Surprised? I’m not. The Fault In Our Stars is one of the most magical, heartbreaking, and genuine films you will ever see, and is more than worthy of being called the most emotional film of the year. Based off of the novel by John Green, The Fault In Our Stars follows the love story of two Cancer-stricken teenagers: the shy and book-loving Hazel Grace (Shailene Woodley) and the optimistic amputee Gus (Ansel Elgort). Written and directed by independent filmmaker Josh Boone, The Fault In Our Stars is one of the best stories ever translated from book to film. I initially was skeptical on seeing this film, considering how much it seemed to have been doused in rom-com syndrome. The reality couldn’t be further from the truth. Boone adapts Green’s story perfectly to the big screen, retaining everything in the novel from the visual details to the words that were written. But its Woodley and Elgort that sells it so well, their chemistry that vibrates so wonderfully with each other and leaves such an impression on you. Trust me when I say this isn’t your typical rom-com: it’s a heartfelt drama disguised as a tween movie, and it is the best of it’s kind. Four stars.

And finally, this year’s first Grand Jury Prize appropriately goes to Steve James’ documented biography Life Itself. Following Roger Ebert’s life and career from him growing up in Chicago, to when he got his first reporting job, to when he won the Nobel Prize for film criticism, to when he lost his best friend, to when he got Thyroid cancer, this film is everything that Roger Ebert is: funny, honest, heartfelt, unabashed, unflinching, and real. It doesn’t give you a peppered-up look at his life: it’s whole and accurate, as genuine as any of the reviews he’s written. I’m probably biased towards this subject, but the subject doesn’t count as long as it is handled well. James’ handles this story with respect and humility, and ends up telling a story about life itself rather than just limiting it to Roger’s story. It’s my favorite documentary of the year, and it brings me great pleasure to award my first Grand Jury Prize to this wonderful film tribute.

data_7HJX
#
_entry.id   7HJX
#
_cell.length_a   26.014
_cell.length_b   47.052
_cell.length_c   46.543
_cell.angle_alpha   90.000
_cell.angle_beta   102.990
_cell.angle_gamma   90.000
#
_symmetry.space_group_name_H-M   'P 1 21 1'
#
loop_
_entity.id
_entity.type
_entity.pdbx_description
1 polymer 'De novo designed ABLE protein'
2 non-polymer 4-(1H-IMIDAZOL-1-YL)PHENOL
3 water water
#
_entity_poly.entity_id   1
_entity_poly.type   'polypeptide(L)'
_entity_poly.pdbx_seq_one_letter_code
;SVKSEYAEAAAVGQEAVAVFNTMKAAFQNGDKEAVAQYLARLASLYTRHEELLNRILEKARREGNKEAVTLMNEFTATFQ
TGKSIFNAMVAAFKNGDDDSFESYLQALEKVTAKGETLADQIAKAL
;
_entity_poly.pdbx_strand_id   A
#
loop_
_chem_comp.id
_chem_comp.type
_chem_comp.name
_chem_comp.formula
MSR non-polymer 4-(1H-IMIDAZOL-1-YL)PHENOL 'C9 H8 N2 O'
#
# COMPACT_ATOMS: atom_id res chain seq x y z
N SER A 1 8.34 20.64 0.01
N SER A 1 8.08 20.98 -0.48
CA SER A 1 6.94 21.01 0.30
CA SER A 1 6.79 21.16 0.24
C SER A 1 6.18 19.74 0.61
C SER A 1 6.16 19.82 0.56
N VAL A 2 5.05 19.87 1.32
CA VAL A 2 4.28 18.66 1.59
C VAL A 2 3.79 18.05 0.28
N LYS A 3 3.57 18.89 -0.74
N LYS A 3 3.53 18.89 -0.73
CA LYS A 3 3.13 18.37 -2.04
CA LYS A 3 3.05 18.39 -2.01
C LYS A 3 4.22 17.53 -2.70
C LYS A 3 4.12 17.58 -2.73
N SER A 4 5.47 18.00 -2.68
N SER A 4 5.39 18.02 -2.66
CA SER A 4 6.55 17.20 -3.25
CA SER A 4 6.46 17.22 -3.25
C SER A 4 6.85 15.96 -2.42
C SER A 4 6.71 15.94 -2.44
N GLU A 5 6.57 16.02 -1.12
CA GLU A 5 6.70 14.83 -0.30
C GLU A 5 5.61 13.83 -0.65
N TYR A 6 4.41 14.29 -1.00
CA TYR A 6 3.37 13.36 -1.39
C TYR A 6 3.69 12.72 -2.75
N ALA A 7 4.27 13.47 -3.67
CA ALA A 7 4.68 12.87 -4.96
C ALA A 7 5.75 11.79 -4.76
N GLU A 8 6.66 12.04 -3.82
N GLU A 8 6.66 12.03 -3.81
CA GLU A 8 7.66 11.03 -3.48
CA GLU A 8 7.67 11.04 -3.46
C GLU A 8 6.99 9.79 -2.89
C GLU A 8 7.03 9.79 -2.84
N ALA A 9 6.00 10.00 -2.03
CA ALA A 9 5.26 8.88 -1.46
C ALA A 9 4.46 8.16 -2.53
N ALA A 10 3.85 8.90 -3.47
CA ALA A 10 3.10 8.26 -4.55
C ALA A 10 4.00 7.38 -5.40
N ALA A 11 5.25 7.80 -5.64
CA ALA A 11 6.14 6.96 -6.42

Honorable mentions include the creepy and morally ambiguous Nightcrawler, the funny yet stylish Guardians of the Galaxy, the humorously innovative The Lego Movie, and the quietly thrilling The Imitation Game, featuring the year’s best performance from actor Benedict Cumberbatch. Not all films can be honored at the end of the year compilations, but this year I was glad to have seen so many films and give each of them a chance to shine in their own way.

All the same, if you feel differently about some of the films on my list, or you have seen another film that deserves to be recognized, please comment about it. Or make your own list. Movies are deemed as great films not from individuals, but from the masses, and the only way you can tell if a movie has truly accomplished something is if it has the same effect on all its viewers.

On that note, my fellow moviegoers, I end with a classic line from my favorite film critic: “I’ll see you at the movies.”

– David Dunn

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“X-MEN: DAYS OF FUTURE PAST” Review (✫✫✫✫)

The next stage in superhero cinema evolution.